(To answer the inevitable question - no, you don't have to have read Mary-Sue Extrusion before getting on to this one. However I can't imagine someone specifically wanting to read one and not the other, so I'd suggest doing so anyway. IMO, both are good books.)
There are one or two side comments I haven't managed to fit in above.
It has the best ending I've seen in a Dave Stone novel. Dave adores anticlimax and shaggy dog stories, but here he manages to reconcile this anti-dramatic desire with a genuine crescendo. Events come to a highly satisfying climax, which I liked a lot.
We also get a fresh angle on some of the Benny books' regular cast. I liked that too.
Oh, and the cover is disturbing but great. (Though all the covers have been stunning lately, both from Virgin and the BBC. That's a point I've been meaning to mention for some time.)
Good book. Read it!
Dave Stone's Greatest Hits by Robert Smith? 6/12/99
In some ways this book is Dave Stone on autopilot. In other ways, that's a contradiction in terms, because Dave Stone on autopilot still involves having the pet camel you never knew you had being slowly filled with custard while being cybernetically enhanced with motorcycle parts.
Return to the Fractured Planet is very much a sequel to The Mary-Sue Extrusion. Well, that's not totally accurate, as about half of it is a prequel, but it relies stylistically and thematically very much on its predecessor.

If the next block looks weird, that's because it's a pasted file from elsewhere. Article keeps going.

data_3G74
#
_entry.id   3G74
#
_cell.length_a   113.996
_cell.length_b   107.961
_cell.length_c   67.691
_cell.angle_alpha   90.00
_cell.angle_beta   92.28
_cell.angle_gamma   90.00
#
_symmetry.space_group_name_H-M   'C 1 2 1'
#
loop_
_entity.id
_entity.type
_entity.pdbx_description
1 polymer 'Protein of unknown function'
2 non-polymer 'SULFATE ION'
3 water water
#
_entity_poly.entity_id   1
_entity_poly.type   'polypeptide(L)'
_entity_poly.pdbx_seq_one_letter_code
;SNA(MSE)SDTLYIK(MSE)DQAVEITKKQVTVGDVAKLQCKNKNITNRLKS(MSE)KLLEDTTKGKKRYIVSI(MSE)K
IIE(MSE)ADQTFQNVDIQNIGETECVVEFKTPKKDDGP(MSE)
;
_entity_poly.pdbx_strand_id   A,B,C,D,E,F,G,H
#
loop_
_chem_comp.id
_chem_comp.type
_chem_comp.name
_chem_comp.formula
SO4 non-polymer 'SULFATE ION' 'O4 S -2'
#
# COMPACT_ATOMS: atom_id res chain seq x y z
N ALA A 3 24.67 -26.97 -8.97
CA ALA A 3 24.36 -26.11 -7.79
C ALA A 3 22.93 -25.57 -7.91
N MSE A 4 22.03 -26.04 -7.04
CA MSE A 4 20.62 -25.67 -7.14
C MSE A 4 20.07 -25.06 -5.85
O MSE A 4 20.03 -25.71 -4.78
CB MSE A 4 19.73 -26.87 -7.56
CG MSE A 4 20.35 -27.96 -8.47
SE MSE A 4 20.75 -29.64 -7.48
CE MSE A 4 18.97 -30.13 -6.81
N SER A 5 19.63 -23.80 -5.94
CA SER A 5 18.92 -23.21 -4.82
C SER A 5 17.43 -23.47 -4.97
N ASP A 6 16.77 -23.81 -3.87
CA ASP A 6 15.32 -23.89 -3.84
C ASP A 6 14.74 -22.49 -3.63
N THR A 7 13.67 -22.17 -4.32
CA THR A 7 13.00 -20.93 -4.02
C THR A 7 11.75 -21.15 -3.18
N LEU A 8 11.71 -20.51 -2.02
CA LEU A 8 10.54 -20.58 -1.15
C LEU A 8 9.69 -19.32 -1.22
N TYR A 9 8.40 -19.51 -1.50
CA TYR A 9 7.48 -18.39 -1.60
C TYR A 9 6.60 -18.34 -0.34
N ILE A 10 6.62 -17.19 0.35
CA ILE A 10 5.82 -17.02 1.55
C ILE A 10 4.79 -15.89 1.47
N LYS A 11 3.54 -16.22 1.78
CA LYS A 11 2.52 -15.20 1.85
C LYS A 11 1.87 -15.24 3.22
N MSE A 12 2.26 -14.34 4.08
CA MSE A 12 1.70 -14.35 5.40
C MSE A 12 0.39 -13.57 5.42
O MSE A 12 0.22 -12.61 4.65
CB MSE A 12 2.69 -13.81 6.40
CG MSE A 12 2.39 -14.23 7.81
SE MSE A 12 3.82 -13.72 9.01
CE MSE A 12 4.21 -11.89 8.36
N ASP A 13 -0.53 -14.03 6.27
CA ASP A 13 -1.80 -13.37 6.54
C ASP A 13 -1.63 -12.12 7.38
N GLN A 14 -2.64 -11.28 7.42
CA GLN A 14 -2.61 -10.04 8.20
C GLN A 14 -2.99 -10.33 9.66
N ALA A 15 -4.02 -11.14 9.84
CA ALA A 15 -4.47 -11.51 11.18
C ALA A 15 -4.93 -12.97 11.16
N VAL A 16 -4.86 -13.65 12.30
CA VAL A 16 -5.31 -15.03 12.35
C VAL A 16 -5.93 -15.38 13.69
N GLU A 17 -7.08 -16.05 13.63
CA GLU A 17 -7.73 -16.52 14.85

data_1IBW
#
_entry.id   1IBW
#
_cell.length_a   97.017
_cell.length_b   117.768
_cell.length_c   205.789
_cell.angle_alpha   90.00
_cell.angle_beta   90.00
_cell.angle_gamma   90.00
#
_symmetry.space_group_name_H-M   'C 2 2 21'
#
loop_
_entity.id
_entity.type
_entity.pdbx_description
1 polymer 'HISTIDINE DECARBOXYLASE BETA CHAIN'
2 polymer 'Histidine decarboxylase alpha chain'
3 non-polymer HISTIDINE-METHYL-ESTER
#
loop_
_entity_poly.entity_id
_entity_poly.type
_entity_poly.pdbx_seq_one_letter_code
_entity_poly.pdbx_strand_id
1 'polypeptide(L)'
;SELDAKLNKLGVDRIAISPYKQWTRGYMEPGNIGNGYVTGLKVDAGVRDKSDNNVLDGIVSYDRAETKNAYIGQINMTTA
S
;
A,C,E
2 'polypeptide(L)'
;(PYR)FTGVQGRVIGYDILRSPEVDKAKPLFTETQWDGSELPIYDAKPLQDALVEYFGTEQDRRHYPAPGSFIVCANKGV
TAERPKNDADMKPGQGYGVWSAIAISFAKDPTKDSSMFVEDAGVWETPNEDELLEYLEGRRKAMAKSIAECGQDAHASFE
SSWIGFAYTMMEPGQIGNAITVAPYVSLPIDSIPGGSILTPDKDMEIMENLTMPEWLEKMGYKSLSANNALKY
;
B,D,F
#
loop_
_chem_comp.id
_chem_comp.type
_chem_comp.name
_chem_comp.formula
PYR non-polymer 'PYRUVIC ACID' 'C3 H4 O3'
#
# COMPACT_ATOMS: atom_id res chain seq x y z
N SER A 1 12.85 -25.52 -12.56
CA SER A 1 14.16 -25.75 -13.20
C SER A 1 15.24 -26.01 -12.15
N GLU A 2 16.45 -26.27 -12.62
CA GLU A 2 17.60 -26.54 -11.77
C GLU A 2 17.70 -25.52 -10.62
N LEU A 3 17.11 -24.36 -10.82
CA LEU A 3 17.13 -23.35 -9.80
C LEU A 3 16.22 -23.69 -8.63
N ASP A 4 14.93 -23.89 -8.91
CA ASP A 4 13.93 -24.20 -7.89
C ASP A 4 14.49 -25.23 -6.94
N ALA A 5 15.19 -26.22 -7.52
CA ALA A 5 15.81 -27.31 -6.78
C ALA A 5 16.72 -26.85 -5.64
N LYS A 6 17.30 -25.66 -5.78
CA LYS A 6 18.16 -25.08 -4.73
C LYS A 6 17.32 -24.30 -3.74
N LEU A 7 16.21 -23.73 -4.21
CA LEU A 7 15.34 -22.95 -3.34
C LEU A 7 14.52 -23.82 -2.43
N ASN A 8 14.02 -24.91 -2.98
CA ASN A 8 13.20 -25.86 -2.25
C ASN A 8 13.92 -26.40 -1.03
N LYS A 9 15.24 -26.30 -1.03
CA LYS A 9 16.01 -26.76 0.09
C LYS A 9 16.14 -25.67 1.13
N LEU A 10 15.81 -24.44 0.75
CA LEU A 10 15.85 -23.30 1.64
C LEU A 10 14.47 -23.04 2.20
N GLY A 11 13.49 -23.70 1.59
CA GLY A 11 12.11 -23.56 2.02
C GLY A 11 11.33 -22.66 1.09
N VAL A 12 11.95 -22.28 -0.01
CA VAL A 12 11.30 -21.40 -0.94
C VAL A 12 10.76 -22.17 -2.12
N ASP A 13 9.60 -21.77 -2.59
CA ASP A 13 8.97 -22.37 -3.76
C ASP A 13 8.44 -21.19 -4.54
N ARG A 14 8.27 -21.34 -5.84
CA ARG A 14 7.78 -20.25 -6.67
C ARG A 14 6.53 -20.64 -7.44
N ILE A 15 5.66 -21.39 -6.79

Which, considering the quality of TM-SE, is no bad thing.
I guess this is probably the point where your opinion on RTTFP will be formed. If you adored TM-SE, then you'll probably quite like this. If you hated TM-SE, you probably won't find much that's different here.
But what of the book itself? The same tricks are back, in lots of ways. It's really nice to see Bernice these days, as it really feels like we've hardly seen her lately. This only makes it more of a shame that she gets put out of the action for the latter third of the novel, for no readily apparent reason. Yes, the narrator is very clearly the novel's hero-figure, but other Benny books have shown that you don't need to abandon Bernice altogether in order to have a different character fulfil that role.
Never mind, what we do get is pretty good. I really like the two-tiered structure of the book, with the past and the present alternating between chapters. I think concentrating on a fleshed-out version of either story would have been far more tedious, so this works really well. It also introduces the minor players far better as we've already seen some of them in action by the time we first meet them.
It's a bit of a shame that Benny's illness had to be artificially inflated to a period of months, when it was made quite clear that she only had a week to live at the end of the previous book. And speaking of Tears of the Oracle, I felt sure that the reference to The Well of Forever holding the key to a possible cure was a big neon hint about the action we were going to see in this book. It also feels like the concluding events of Tears haven't been taken into account at all.